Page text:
Themes and Meanings
Much of the world of Mama Day is fictitious, even mythical, in a manner reminiscent of William Faulkner’s fictional Yoknapatawpha County. Naylor even provides her readers with a map of the offshore island between Georgia and South Carolina, but the island, connected to the mainland by a tenuous bridge, seems otherworldly, a matriarchal paradise. The bridge becomes a passage to a mainland world, which Willow Springs residents distrust: “And we done learned that anything coming from beyond the bridge gotta be viewed real, real careful.” The mainland is the source of real estate developers and education that distances students from reality and truth. Miranda cites the example of “Reema’s boy,” the African American anthropologist whose university education has rendered him unable to listen and to understand. Naylor’s readers face a similar task; they read a story that defies logic and are asked to listen and believe, just like George and Ophelia.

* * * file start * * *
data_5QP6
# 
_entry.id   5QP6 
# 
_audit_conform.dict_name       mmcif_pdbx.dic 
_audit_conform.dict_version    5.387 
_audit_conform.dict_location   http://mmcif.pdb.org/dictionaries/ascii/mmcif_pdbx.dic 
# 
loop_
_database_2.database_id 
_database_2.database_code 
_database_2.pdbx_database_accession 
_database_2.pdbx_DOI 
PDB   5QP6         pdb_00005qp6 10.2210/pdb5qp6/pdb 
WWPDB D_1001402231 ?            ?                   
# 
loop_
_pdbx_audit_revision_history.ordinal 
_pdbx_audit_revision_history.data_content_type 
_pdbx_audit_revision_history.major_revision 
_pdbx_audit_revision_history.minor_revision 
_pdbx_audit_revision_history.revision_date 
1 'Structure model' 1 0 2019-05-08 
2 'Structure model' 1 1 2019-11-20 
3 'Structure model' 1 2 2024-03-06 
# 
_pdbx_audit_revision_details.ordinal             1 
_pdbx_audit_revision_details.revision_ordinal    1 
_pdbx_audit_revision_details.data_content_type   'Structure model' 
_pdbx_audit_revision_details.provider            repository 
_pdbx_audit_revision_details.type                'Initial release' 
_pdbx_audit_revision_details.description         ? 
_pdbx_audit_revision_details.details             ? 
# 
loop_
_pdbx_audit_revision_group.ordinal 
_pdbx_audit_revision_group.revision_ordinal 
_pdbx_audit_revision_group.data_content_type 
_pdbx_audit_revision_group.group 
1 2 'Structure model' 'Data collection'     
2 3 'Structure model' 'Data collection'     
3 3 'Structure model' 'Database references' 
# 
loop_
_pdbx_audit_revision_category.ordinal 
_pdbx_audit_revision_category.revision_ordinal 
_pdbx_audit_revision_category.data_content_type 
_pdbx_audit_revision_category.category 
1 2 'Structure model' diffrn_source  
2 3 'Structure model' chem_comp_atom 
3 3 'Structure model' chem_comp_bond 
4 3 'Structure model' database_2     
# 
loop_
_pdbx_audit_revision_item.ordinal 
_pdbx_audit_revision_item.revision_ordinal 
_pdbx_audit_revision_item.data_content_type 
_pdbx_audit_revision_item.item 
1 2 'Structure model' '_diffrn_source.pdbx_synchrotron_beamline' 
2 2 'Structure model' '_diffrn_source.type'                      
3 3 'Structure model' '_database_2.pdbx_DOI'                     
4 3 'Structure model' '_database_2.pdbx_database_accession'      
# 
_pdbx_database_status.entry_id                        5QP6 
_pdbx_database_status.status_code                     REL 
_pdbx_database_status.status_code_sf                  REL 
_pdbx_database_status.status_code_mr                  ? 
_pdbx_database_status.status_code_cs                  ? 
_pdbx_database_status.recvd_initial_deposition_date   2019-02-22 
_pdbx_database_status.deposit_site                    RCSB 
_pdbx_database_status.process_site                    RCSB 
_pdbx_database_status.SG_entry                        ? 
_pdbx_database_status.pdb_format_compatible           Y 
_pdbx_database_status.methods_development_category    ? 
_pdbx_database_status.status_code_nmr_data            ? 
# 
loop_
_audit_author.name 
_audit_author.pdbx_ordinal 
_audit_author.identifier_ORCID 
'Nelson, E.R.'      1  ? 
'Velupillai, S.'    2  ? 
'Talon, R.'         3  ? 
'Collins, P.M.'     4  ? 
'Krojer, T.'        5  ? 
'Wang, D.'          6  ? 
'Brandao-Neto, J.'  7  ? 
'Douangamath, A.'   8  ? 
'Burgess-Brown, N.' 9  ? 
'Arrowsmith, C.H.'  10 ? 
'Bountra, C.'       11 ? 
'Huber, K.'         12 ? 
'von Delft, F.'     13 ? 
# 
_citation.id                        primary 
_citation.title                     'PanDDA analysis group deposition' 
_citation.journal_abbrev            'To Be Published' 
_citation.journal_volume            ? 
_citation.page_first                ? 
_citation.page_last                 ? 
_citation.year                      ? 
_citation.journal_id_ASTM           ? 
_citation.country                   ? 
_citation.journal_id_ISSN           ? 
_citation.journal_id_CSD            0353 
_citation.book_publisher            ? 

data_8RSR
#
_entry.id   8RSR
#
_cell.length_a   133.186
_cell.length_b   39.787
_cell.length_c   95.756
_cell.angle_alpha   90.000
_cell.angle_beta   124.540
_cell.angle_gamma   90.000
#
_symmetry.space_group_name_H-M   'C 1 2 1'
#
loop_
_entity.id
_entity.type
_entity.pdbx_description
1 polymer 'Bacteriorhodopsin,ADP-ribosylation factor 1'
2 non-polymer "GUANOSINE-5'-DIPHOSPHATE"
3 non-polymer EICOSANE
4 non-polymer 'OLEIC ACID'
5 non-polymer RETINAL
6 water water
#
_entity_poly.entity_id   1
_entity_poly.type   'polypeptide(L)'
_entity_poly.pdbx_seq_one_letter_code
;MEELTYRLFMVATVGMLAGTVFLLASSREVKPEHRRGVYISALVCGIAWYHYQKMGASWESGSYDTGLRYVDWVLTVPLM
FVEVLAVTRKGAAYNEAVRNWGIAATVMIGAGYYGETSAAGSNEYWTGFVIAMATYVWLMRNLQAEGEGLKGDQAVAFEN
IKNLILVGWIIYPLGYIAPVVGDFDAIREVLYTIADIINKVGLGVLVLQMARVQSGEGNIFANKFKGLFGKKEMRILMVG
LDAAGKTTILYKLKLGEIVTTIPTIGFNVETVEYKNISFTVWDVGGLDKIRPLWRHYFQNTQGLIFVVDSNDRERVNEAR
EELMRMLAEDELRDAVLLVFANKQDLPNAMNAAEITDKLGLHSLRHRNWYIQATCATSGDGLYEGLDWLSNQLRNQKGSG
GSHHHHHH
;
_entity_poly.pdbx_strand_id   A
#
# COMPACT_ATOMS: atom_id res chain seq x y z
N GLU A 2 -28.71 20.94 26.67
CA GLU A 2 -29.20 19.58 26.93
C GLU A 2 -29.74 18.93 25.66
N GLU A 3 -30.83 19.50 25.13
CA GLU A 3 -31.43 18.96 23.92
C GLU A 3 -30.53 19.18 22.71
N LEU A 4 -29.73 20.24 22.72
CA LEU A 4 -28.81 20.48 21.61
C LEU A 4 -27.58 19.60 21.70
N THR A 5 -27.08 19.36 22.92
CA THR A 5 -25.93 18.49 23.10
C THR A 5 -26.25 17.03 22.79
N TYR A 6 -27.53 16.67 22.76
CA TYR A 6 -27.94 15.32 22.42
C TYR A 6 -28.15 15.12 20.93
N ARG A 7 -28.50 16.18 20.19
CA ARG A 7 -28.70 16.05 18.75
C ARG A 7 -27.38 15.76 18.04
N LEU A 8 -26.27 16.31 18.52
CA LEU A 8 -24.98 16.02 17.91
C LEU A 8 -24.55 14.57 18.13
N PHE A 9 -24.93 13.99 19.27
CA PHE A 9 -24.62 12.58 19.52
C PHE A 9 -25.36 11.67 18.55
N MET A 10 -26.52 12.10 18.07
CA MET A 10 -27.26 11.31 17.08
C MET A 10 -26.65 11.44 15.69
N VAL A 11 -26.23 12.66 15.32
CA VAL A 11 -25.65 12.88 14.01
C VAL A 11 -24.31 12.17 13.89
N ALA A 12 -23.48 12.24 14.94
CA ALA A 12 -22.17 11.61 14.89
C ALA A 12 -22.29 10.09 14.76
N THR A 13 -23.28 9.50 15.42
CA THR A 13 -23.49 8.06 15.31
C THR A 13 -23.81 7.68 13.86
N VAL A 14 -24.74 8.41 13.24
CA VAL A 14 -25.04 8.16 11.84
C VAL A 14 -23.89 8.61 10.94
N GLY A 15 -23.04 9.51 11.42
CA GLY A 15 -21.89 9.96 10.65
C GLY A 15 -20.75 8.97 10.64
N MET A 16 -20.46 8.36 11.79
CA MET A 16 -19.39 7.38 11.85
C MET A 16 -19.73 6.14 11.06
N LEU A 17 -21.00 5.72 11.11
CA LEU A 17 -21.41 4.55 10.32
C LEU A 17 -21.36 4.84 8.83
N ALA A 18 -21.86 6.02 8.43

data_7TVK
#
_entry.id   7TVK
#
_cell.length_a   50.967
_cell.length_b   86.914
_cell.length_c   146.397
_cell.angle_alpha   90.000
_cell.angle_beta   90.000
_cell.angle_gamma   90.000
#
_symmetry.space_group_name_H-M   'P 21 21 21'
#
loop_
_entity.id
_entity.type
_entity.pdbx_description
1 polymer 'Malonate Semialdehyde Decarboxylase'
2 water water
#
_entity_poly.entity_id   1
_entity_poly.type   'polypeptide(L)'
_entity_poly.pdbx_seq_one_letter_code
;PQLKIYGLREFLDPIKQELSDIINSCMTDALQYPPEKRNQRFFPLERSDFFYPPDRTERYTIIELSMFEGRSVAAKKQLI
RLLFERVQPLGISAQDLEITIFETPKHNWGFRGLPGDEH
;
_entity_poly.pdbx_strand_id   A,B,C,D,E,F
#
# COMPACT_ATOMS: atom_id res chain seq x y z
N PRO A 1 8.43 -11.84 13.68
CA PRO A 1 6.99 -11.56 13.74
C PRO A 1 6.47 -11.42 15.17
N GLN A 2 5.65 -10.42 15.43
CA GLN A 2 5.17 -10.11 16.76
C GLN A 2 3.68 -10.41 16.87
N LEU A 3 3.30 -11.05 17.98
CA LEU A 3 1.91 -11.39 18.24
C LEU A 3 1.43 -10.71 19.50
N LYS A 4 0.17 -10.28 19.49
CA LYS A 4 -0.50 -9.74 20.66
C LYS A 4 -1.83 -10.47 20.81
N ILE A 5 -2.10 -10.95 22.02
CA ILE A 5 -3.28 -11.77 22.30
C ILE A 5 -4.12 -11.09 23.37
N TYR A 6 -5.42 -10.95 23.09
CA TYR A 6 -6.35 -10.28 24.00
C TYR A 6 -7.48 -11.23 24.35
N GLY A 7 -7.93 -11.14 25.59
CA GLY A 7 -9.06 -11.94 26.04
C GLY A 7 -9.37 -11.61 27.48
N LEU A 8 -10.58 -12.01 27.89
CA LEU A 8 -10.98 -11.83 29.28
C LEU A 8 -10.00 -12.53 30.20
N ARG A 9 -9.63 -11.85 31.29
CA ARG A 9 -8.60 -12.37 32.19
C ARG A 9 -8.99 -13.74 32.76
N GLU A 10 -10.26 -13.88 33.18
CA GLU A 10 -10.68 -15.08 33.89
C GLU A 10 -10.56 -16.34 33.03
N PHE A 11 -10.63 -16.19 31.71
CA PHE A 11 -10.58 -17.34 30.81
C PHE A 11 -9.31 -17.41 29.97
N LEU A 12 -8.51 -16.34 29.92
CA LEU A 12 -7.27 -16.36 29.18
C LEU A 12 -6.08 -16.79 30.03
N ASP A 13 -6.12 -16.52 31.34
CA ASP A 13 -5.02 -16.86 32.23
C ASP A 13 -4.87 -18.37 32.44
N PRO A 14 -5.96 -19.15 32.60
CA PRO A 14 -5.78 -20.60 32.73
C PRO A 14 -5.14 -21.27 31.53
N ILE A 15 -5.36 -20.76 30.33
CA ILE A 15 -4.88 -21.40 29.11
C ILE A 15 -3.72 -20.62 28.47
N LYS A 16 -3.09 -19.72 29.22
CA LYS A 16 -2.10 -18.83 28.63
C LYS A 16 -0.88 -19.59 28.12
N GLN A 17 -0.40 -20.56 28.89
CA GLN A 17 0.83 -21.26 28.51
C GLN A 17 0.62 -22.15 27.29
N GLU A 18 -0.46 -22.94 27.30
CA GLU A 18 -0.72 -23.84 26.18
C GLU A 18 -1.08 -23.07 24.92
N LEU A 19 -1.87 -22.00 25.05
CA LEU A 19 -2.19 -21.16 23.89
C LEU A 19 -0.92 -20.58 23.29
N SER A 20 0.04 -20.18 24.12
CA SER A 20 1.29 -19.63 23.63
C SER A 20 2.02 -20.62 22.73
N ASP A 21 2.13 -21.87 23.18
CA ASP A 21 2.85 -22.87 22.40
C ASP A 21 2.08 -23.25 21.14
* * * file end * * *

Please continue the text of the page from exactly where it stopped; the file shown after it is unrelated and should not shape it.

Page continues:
Despite the family tree, the bill of sale, and the map, the story of George and Ophelia changes, not for readers so much as for the tellers; as Ophelia says, “there are just too many sides to the whole story.” As Miranda tells about Sapphira Wade, she includes different versions about the death of Sapphira’s husband, Bascombe Wade—Sapphira either poisoned him or stabbed him. However, there is a core of meaning, just as there is a core of meaning in Mama Day, and Naylor invites...
(The entire section is 441 words.)